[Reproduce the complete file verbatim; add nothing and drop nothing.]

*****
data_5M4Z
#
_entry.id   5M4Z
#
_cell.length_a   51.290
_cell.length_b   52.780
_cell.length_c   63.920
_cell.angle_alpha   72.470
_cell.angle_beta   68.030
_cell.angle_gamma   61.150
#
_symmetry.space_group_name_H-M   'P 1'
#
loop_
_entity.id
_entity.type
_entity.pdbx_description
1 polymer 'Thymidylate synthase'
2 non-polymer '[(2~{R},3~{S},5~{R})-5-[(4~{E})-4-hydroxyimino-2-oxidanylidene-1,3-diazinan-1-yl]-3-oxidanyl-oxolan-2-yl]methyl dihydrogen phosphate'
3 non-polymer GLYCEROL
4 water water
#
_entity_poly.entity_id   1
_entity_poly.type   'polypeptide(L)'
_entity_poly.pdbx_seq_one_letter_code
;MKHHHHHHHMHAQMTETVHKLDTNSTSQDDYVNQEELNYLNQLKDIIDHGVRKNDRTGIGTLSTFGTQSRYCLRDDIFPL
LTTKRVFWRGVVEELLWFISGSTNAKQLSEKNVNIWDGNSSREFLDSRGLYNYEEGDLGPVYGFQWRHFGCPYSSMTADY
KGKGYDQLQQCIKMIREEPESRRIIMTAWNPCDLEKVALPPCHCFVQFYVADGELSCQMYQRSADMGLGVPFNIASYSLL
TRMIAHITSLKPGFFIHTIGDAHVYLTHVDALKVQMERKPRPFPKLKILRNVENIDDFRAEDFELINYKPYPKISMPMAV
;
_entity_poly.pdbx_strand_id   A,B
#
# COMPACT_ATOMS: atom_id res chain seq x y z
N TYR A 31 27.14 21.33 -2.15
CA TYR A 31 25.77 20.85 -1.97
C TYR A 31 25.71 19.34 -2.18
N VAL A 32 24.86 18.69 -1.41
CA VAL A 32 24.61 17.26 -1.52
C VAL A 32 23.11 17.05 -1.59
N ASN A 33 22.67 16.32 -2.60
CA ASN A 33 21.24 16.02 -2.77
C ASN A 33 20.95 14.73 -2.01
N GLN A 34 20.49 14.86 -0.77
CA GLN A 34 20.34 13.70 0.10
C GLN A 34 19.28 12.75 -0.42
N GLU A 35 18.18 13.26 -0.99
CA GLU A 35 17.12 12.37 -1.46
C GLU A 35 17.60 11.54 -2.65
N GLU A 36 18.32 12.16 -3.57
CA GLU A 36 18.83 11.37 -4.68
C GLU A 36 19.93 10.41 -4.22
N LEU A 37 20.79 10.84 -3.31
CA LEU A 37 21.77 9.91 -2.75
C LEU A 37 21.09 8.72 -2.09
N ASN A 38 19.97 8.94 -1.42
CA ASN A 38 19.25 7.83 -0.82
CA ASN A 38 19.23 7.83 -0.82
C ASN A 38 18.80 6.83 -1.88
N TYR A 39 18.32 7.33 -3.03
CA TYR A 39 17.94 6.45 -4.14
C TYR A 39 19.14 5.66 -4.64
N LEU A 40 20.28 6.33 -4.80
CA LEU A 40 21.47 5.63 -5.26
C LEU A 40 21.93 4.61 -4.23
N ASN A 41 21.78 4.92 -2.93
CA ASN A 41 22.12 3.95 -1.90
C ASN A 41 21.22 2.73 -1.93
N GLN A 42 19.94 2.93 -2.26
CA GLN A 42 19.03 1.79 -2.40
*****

data_5M4Z
#
_entry.id   5M4Z
#
_cell.length_a   51.290
_cell.length_b   52.780
_cell.length_c   63.920
_cell.angle_alpha   72.470
_cell.angle_beta   68.030
_cell.angle_gamma   61.150
#
_symmetry.space_group_name_H-M   'P 1'
#
loop_
_entity.id
_entity.type
_entity.pdbx_description
1 polymer 'Thymidylate synthase'
2 non-polymer '[(2~{R},3~{S},5~{R})-5-[(4~{E})-4-hydroxyimino-2-oxidanylidene-1,3-diazinan-1-yl]-3-oxidanyl-oxolan-2-yl]methyl dihydrogen phosphate'
3 non-polymer GLYCEROL
4 water water
#
_entity_poly.entity_id   1
_entity_poly.type   'polypeptide(L)'
_entity_poly.pdbx_seq_one_letter_code
;MKHHHHHHHMHAQMTETVHKLDTNSTSQDDYVNQEELNYLNQLKDIIDHGVRKNDRTGIGTLSTFGTQSRYCLRDDIFPL
LTTKRVFWRGVVEELLWFISGSTNAKQLSEKNVNIWDGNSSREFLDSRGLYNYEEGDLGPVYGFQWRHFGCPYSSMTADY
KGKGYDQLQQCIKMIREEPESRRIIMTAWNPCDLEKVALPPCHCFVQFYVADGELSCQMYQRSADMGLGVPFNIASYSLL
TRMIAHITSLKPGFFIHTIGDAHVYLTHVDALKVQMERKPRPFPKLKILRNVENIDDFRAEDFELINYKPYPKISMPMAV
;
_entity_poly.pdbx_strand_id   A,B
#
# COMPACT_ATOMS: atom_id res chain seq x y z
N TYR A 31 27.14 21.33 -2.15
CA TYR A 31 25.77 20.85 -1.97
C TYR A 31 25.71 19.34 -2.18
N VAL A 32 24.86 18.69 -1.41
CA VAL A 32 24.61 17.26 -1.52
C VAL A 32 23.11 17.05 -1.59
N ASN A 33 22.67 16.32 -2.60
CA ASN A 33 21.24 16.02 -2.77
C ASN A 33 20.95 14.73 -2.01
N GLN A 34 20.49 14.86 -0.77
CA GLN A 34 20.34 13.70 0.10
C GLN A 34 19.28 12.75 -0.42
N GLU A 35 18.18 13.26 -0.99
CA GLU A 35 17.12 12.37 -1.46
C GLU A 35 17.60 11.54 -2.65
N GLU A 36 18.32 12.16 -3.57
CA GLU A 36 18.83 11.37 -4.68
C GLU A 36 19.93 10.41 -4.22
N LEU A 37 20.79 10.84 -3.31
CA LEU A 37 21.77 9.91 -2.75
C LEU A 37 21.09 8.72 -2.09
N ASN A 38 19.97 8.94 -1.42
CA ASN A 38 19.25 7.83 -0.82
CA ASN A 38 19.23 7.83 -0.82
C ASN A 38 18.80 6.83 -1.88
N TYR A 39 18.32 7.33 -3.03
CA TYR A 39 17.94 6.45 -4.14
C TYR A 39 19.14 5.66 -4.64
N LEU A 40 20.28 6.33 -4.80
CA LEU A 40 21.47 5.63 -5.26
C LEU A 40 21.93 4.61 -4.23
N ASN A 41 21.78 4.92 -2.93
CA ASN A 41 22.12 3.95 -1.90
C ASN A 41 21.22 2.73 -1.93
N GLN A 42 19.94 2.93 -2.26
CA GLN A 42 19.03 1.79 -2.40